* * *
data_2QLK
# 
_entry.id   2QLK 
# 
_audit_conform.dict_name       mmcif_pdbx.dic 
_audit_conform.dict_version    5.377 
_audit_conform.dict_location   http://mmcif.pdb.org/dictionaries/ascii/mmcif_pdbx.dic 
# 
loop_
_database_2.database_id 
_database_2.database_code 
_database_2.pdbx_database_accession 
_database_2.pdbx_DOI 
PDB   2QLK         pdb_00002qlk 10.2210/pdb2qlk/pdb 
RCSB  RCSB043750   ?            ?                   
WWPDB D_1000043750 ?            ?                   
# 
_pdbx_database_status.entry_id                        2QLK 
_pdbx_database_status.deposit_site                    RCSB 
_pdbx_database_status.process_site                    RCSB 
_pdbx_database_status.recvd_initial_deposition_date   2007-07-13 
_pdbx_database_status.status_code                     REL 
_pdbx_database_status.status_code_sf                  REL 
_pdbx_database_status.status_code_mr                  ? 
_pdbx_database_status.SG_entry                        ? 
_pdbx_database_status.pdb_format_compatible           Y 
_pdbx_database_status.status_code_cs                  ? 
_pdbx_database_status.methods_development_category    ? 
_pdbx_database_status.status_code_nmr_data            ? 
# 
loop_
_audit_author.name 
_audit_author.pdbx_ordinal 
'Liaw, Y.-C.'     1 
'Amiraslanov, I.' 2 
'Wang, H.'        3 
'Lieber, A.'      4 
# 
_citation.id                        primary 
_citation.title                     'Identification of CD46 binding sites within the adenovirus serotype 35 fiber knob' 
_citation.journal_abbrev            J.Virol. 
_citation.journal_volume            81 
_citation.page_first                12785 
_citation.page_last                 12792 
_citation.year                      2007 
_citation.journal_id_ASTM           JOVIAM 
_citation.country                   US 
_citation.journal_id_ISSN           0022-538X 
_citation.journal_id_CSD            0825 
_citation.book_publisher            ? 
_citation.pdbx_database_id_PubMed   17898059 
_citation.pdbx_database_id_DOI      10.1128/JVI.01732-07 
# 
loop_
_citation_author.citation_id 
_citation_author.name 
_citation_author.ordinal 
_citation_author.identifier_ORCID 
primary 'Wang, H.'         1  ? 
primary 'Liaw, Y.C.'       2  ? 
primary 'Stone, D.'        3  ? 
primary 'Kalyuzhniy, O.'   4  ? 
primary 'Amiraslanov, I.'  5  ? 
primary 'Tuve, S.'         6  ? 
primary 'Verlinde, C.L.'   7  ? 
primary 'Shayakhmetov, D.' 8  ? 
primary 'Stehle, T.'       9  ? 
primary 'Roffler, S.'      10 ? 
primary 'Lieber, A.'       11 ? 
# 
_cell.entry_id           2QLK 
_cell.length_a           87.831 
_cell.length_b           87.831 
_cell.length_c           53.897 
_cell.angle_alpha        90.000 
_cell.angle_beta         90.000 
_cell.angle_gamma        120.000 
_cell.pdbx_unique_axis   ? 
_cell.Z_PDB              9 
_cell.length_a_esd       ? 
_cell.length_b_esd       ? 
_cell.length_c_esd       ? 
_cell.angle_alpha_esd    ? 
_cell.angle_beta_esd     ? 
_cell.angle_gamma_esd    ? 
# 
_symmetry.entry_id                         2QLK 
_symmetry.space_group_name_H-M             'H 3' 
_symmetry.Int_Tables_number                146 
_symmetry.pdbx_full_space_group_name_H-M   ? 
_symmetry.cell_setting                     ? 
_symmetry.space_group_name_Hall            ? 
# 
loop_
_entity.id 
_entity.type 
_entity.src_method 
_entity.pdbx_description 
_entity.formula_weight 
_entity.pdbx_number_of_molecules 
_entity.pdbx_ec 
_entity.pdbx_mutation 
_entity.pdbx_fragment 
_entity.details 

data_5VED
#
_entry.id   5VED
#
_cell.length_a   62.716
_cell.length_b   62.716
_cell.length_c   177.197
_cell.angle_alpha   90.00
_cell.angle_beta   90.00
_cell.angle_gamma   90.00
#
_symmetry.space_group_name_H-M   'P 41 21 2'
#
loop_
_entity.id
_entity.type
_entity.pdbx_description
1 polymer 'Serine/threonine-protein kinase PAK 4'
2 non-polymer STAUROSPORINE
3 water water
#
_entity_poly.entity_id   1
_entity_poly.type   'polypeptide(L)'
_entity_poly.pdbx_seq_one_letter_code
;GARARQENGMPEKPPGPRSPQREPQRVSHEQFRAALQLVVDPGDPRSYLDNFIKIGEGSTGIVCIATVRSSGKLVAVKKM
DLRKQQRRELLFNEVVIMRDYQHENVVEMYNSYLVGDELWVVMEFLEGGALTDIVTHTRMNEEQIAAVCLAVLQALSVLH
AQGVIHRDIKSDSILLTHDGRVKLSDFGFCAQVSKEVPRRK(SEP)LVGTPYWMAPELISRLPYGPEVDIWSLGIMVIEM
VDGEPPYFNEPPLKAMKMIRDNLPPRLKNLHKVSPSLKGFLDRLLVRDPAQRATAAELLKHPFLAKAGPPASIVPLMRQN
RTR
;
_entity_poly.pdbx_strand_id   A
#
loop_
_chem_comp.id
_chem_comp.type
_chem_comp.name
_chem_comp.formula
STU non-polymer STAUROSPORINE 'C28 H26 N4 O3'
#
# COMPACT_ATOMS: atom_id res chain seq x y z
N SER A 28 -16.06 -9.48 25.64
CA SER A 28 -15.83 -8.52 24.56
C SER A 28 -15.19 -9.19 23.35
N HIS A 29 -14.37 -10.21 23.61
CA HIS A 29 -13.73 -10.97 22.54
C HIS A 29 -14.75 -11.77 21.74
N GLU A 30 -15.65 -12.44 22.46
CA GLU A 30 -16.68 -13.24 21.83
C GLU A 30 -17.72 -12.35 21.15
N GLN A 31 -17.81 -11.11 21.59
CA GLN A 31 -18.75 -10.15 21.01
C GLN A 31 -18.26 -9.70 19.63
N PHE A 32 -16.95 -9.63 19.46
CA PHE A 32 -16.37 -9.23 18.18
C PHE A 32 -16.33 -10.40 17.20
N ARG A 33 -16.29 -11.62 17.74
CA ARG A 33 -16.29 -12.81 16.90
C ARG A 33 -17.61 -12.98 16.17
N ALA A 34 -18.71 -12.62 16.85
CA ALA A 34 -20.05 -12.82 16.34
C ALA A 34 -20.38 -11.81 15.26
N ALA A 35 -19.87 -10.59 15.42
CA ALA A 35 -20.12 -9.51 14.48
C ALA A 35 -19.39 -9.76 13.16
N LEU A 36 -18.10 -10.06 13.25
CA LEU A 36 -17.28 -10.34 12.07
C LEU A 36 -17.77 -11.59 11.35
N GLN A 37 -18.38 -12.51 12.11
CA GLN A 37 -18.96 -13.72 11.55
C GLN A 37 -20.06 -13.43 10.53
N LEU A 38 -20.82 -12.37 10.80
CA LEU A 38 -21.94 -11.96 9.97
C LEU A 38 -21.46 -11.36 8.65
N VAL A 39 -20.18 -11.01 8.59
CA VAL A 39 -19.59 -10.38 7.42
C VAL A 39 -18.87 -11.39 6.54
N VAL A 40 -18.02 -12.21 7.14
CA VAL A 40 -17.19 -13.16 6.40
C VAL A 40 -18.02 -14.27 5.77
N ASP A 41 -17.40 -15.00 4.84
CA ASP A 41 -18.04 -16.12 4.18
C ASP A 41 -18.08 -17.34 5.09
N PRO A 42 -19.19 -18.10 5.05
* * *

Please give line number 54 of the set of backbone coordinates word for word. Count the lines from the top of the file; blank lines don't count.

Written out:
loop_